Geum ‘Bell Bank’

Not everyone can be the rooster. Somebody’s got to be the flock. In fact, has anyone else noticed that garden design is moving more toward mass and edging away from divas? The superstar plant might bring in the cheers, but is it really a team player? I swoon over my fiery red, Frisbee-sized tree peony ‘Hephestos’, but I’d rather be stuck on a desert island with a Geum ‘Bell Bank’.

I never thought that I’d be pouring praises in a geum’s direction. Nope, not me. Back in my pastel phase, the bright orange geums just seemed too outspoken for polite company. And the species geums miss the party altogether. By the time I noticed that Geum triflorum was performing, it was on the verge of moving on to raise a family and scatter its seed. The seedheads are undeniably fab. But you need a slew of prairie smoke (as it’s called) to make a statement. Then Ed Bowen introduced me to the middle road. He called it Geum ‘Bell Bank’.

Geum ‘Bell Bank’ has poise. In May, it ties just about everything together with a tidy swarm of nodding flowers. Their petals have a luminous sparkle reminiscent of stained glass. You’re welcome to weigh in with an opinion on their hue, but I’m going to say apricot and brick. Plus they demurely nod. Don’t you love humility in a flower? About the size of buttons, mine form a floriferous rivulet running between the brighter orange Geum ‘Mrs. Bradshaw’ (yes, I eventually invited her to join the celebration, but she seems like a tart beside ‘Bell Bank’) and the seething red ‘Hephestos’ tree peony. Sometimes you need a peacemaker between several outspoken shades. And ‘Bell Bank’ does such a fine job of diplomacy. I’ve hired it for other missions as well. Stay tuned for future blogs.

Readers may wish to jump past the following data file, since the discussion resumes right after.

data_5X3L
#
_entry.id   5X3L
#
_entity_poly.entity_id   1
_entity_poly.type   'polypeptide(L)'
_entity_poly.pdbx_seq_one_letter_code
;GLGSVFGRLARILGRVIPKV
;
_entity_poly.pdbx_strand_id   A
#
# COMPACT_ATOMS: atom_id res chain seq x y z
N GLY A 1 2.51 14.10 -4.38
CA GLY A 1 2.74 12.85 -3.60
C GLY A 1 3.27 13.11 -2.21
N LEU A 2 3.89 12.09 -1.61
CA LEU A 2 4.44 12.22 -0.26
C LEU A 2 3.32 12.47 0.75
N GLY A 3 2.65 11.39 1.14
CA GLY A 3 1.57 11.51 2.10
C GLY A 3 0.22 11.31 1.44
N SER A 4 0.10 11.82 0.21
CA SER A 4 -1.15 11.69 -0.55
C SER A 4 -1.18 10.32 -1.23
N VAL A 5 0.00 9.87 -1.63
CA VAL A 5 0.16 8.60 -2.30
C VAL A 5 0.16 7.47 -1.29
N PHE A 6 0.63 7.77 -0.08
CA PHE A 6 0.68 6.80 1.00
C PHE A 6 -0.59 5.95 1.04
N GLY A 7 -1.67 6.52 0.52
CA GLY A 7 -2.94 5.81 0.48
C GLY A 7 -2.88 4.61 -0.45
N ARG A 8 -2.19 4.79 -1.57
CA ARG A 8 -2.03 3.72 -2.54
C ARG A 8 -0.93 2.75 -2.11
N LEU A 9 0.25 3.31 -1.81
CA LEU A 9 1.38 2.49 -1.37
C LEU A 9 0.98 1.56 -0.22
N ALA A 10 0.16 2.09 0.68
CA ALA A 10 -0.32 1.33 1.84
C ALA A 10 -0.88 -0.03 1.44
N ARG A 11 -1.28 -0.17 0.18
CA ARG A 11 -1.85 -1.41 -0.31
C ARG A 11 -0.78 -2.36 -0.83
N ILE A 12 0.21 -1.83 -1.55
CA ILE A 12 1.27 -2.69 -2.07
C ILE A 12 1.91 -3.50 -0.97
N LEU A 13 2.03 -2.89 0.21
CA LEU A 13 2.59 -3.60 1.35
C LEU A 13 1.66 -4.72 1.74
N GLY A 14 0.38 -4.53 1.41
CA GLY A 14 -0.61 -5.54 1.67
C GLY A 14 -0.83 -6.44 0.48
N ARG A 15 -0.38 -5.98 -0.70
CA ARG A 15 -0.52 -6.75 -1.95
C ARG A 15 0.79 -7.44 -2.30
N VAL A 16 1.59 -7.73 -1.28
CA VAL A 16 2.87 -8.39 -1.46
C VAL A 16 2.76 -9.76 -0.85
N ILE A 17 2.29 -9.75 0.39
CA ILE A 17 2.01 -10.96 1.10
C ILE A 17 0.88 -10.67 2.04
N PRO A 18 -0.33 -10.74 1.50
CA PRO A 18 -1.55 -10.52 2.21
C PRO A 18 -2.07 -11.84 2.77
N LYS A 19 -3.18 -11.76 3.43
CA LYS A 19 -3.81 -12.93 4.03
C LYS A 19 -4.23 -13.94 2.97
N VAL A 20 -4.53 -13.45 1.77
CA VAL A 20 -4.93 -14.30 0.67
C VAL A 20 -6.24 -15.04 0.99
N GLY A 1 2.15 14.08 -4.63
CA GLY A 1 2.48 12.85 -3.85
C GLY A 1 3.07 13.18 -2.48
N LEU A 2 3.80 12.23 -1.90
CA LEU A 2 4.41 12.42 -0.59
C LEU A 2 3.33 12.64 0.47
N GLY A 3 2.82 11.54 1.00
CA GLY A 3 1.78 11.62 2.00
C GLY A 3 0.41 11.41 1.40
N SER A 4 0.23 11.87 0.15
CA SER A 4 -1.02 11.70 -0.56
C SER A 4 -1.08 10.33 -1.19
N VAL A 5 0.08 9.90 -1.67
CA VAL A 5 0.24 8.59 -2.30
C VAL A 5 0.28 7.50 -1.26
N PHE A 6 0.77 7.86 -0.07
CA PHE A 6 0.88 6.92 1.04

To go back a step, I skipped over Ed Bowen too hastily. To give you the introduction — My affair with Geum ‘Bell Bank’ was Ed’s fault. And it wouldn’t be the first time Ed Bowen threw romance my way. Ed’s Rhode Island nursery is Opus (www.opustopiarium.com) and he’s quite possibly the region’s most savvy perennial collector and propagator. On his website, he describes his nursery as “deliberately small”, but that gives him time to be a self-designated advocate for under-utilized plants. When Ed recommends a perennial, perk up your ears. He comes to the plant sale, Trade Secrets (www.tradesecretsct.com) every year, and I typically ask him to bring 10 of whatever I purchased the previous year. Moral of the story — never buy one of anything from Opus, you’ll end up begging for at least half a dozen and he’ll be sold out.

Okay, now you’re scratching your head and adjusting your glasses. “What’s this about Geum ‘Bell Bank’? Surely she means ‘Flames of Passion’,” you’re muttering. Absolutely, Piet Oudolf put ‘Flames of Passion’ on the map. It’s similar. It adds a wild flare to your typical frilly geum. It’s orange, it’s nice, but it lacks the allure of ‘Bell Bank’. Not a modest bone in its body. And in practical terms, side by side, my ‘Bell Bank’ blossomed for a much longer duration. In fact, ‘Bell Bank’ was still in the picture in June.

Of course, there’s the name. ‘Flames of Passion’ certainly is evocative. And then there’s ‘Bell Bank’, which sounds like it belongs beside a churchyard. But wouldn’t that be lovely?

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